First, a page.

Abdel-Bari Atwan, editor of Al-Quds al-Arabi, London-based newspaper, spent 10 days with bin Laden in an Afghan cave in 1996. He said bin Laden “touched the root of the grievances of millions in the Arab world” when he presented himself as the alternative to Arab regimes that have been incapable of liberating Arab land from Israeli occupation and restoring pride to their people.
He said bin Laden and his followers never feared death.
“Those guys spoke about death the way young men talk about going to the disco,” Atwan said. “They envied those who fell in battle because they died as martyrs in God’s cause.”
Still, bin Laden had a knack for staying alive.
After being kicked out of Saudi Arabia, bin Laden sought refuge in Sudan. The African country acceded to a U.S. request and offered to turn bin Laden over to Saudi Arabia in 1996, but his native country declined, afraid a trial would destabilize the country.
Back on familiar terrain in Afghanistan — allowed in by the government of Burhanuddin Rabbani — bin Laden and his al-Qaida network prepared for the holy war that turned him into Washington’s No. 1 enemy.
When the Taliban — who would eventually give him refuge — first took control of Kabul in September 1996, bin Laden and his Arab followers kept a low profile, uncertain of their welcome under the new regime. The Taliban leader Mullah Mohammed Omar called bin Laden to southern Kandahar from his headquarters in Tora Bora and eventually through large and continual financial contributions to the isolated Taliban, bin Laden became dependent on the religious militia for his survival.
In Afghanistan, he would wake before dawn for prayers, then eat a simple breakfast of cheese and bread. He closely monitored world affairs. Almost daily, he and his men — Egyptians, Yemenis, Saudis, among others — practiced attacks, hurling explosives at targets and shooting at imaginary enemies.
He also went horseback riding, his favorite hobby, and enjoyed playing traditional healer, often prescribing honey, his favorite food, and herbs to treat colds and other illnesses. In Afghanistan, bin Laden was often accompanied by his four wives — the maximum Islam allows. Estimates on the number of his children range up to 23.
Al-Qaida’s first major strike after bin Laden returned to Afghanistan was on Aug. 7, 1998, when twin explosions rocked U.S. embassies in Kenya and Tanzania. Most of the victims were African passers-by, but the bombings also killed 12 Americans.
Days later, bin Laden escaped a cruise missile strike on one of his training camps in Afghanistan launched by the United States in retaliation. Bin Laden is believed to have been at the Zhawar Kili Al-Badr camp for a meeting with several of his top men, but left shortly before some 70 Tomahawk cruise missiles slammed into the dusty complex.
Since Sept. 11, bin Laden stayed a step ahead of the dragnet — perhaps the largest in history for a single individual.
As the Taliban quickly fell under pressure of the U.S. bombardment, bin Laden fled into the inhospitable mountains in the seam that separates Pakistan and Afghanistan, keeping up a spotty stream of chatter — first in video tapes and then in scratchy audio recordings — to warn his Western pursuers of more bloodshed.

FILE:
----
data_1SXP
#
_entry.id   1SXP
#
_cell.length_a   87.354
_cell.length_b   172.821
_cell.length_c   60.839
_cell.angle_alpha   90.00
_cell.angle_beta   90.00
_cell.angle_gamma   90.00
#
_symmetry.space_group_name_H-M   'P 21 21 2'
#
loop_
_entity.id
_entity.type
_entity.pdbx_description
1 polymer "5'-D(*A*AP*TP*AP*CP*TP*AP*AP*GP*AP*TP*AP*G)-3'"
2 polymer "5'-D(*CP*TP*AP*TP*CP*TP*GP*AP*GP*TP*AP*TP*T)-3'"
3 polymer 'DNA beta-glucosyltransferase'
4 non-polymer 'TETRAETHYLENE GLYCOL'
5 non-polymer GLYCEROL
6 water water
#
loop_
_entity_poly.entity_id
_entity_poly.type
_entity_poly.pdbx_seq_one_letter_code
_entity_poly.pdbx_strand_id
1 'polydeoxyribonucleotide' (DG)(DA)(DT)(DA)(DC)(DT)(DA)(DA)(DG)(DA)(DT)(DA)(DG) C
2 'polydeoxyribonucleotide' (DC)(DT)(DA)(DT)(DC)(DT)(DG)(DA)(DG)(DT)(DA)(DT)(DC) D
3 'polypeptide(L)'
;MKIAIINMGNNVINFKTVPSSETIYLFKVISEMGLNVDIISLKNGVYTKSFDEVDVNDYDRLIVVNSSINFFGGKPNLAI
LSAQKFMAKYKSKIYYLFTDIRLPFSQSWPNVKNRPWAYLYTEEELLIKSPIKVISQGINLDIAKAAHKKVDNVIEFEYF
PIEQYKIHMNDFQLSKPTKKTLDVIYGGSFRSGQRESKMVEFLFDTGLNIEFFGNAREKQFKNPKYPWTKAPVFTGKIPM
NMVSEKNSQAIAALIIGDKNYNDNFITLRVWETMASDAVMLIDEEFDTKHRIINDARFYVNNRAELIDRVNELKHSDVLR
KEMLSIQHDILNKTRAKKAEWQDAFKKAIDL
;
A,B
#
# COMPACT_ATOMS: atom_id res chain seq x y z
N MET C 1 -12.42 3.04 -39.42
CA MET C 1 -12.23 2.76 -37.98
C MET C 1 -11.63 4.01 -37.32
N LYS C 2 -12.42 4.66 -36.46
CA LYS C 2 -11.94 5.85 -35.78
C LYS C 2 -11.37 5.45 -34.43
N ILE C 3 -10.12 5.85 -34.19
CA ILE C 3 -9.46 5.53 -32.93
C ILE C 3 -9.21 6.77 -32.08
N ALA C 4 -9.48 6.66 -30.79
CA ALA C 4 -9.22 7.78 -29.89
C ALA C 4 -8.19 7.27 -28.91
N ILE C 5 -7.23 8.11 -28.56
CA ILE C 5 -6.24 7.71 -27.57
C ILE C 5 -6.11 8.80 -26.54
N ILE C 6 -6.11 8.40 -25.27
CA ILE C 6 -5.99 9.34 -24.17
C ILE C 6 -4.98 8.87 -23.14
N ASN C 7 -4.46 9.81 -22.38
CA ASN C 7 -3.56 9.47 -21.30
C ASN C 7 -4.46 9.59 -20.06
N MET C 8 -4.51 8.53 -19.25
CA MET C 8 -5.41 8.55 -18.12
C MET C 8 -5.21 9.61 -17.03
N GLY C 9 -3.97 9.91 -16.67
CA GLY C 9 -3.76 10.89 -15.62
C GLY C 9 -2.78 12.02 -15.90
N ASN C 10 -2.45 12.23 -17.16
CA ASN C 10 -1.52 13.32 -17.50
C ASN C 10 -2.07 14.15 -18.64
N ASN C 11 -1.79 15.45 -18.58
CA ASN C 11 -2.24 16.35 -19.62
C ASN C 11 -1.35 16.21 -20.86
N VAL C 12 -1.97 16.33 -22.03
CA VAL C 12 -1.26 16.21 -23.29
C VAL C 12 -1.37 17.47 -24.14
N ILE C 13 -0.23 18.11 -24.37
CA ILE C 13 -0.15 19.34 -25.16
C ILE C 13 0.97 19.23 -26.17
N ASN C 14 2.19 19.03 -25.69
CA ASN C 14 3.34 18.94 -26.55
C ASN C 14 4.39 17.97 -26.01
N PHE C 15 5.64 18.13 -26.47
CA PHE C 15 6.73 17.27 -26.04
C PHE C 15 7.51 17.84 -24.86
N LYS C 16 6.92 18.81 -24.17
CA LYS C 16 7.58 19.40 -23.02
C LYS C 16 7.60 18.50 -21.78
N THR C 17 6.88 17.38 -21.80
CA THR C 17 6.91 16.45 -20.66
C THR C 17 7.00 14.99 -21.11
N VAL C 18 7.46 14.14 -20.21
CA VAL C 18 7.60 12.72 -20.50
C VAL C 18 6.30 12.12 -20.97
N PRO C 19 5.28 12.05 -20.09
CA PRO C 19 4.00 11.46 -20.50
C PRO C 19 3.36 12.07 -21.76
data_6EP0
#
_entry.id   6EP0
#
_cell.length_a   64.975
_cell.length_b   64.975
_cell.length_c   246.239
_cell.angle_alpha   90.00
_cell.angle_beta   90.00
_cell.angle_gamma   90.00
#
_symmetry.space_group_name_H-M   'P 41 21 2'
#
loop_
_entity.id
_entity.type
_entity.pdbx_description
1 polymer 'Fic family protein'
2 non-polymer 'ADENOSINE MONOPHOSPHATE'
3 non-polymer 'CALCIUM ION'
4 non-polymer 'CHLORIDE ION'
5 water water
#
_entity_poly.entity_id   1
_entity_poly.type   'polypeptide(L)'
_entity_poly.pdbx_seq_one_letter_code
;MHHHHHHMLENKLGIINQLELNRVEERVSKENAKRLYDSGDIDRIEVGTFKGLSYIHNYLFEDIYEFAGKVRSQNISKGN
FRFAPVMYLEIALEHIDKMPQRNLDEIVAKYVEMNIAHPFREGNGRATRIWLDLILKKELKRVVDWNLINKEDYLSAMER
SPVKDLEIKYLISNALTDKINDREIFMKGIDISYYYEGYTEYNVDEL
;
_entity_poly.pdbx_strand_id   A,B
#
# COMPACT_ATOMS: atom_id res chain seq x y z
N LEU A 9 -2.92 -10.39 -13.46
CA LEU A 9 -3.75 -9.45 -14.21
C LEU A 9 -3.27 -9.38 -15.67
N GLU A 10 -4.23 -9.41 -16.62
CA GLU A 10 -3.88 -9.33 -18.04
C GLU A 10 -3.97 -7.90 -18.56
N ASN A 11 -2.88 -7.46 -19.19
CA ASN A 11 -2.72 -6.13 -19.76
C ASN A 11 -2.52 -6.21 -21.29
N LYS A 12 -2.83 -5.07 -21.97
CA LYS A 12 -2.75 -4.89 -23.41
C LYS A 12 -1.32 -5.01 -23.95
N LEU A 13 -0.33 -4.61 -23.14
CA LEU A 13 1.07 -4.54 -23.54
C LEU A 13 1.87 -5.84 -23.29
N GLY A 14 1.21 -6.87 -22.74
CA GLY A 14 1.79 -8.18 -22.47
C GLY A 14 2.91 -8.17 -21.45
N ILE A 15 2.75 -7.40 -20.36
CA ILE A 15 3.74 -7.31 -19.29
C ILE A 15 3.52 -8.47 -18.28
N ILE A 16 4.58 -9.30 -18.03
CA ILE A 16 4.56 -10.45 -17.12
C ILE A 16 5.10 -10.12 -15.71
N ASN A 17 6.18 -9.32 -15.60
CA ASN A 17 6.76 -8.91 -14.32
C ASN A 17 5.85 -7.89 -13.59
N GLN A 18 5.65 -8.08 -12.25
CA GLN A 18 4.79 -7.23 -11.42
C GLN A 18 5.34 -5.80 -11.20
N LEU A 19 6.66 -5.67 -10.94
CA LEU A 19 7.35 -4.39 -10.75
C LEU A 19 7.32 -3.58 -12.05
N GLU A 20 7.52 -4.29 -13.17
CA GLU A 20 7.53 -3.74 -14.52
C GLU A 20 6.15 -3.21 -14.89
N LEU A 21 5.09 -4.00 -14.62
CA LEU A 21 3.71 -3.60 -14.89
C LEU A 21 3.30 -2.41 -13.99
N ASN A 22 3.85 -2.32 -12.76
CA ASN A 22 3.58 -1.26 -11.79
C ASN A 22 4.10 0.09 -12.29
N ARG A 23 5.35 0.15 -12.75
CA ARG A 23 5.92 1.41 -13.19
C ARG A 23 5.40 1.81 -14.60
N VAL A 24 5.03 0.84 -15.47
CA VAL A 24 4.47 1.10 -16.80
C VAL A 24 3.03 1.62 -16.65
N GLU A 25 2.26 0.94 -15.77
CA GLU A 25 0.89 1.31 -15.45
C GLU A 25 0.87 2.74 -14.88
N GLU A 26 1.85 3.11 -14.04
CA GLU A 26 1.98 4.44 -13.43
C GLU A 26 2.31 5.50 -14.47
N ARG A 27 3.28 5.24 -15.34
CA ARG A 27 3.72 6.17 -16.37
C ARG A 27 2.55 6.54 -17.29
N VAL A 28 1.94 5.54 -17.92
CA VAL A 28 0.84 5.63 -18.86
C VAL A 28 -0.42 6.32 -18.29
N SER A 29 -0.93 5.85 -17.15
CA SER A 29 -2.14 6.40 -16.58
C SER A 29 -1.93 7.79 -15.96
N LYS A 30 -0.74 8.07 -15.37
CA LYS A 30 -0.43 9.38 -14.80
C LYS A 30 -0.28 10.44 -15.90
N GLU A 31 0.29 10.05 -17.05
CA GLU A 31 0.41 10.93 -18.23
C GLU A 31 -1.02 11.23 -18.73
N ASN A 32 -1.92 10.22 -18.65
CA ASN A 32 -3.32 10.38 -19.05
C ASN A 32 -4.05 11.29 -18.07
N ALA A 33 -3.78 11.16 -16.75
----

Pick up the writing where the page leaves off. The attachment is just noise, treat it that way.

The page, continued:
Just hours after the U.S. assault on Afghanistan began on Oct. 7, 2001, bin Laden appeared in a video delivered to Al-Jazeera, an Arab satellite television station, to issue a threat to America.
“I swear by God … neither America nor the people who live in it will dream of security before we live it in Palestine, and not before all the infidel armies leave the land of Muhammad, peace be upon him,” said bin Laden, dressed in fatigues.
He reappeared in a video appearance broadcast by Al-Jazeera on Dec. 27, 2001, shortly after U.S. forces apparently had him cornered in Tora Bora, a giant cave complex in eastern Afghanistan. Hundreds of al-Qaida suspects are believed to have escaped the massive U.S. bombing campaign there, and bin Laden is believed to have been among them.
During the past decade, bin Laden and deputy Ayman al-Zawahri have appeared regularly in audio and video tapes to issue threats, and comment on a wide range of current events, although the appearances trailed off in recent years.
In November 2002, bin Laden threatened Britain, France, Italy, Canada, Germany and Australia for their support for the United States, saying: “It is time we get even. You will be killed just as you kill, and will be bombed just as you bomb.” Later, he called on Muslims to rise up against leaders in Saudi Arabia and Kuwait he saw as Washington’s stooges.
In 2004, he tried a new tack, offering a “truce” to European countries that don’t attack Muslims, then later saying that the United States could avoid another Sept. 11 attack if it stopped threatening the security of Muslims.
After a long silence, bin Laden stepped up his messages in 2006, and the subjects he addressed became more political. In January 2006, he addressed his comments to the American people rather than U.S. President George W. Bush because, he said, polls showed “an overwhelming majority” of Americans wanted a withdrawal from Iraq. He even recommended Americans pick up a copy of the book “The Rogue State,” which he said offered a path to peace.
At several points in the years since the Sept. 11 attacks, bin Laden’s capture or death had appeared imminent. After the March 2003 arrest of Khalid Shaikh Mohammed, the alleged mastermind of the Sept. 11 attacks, officials in Islamabad and Washington were paraded out to deny a consistent stream of rumors that bin Laden had been captured.
U.S. forces poured into the border region looking for him and former Taliban and Taliban in hiding said bin Laden had constantly been on the move, traveling through the mountains with a small entourage of security.
Through it all, bin Laden vowed repeatedly that he was willing to die in his fight to drive the Israelis from Jerusalem and Americans from Saudi Arabia and Iraq.
“America can’t get me alive,” bin Laden was quoted as saying in an interview with a Pakistani journalist conducted shortly after the U.S. invasion of Afghanistan.
And while his bluster proved prophetic, in the end it was not bin Laden who would get the last word.
“On nights like this one,” Obama said in announcing bin Laden’s death to the world, “we can say to those families who have lost loved ones to al-Qaida’s terror: Justice has been done.”
Copyright © 2011 The Associated Press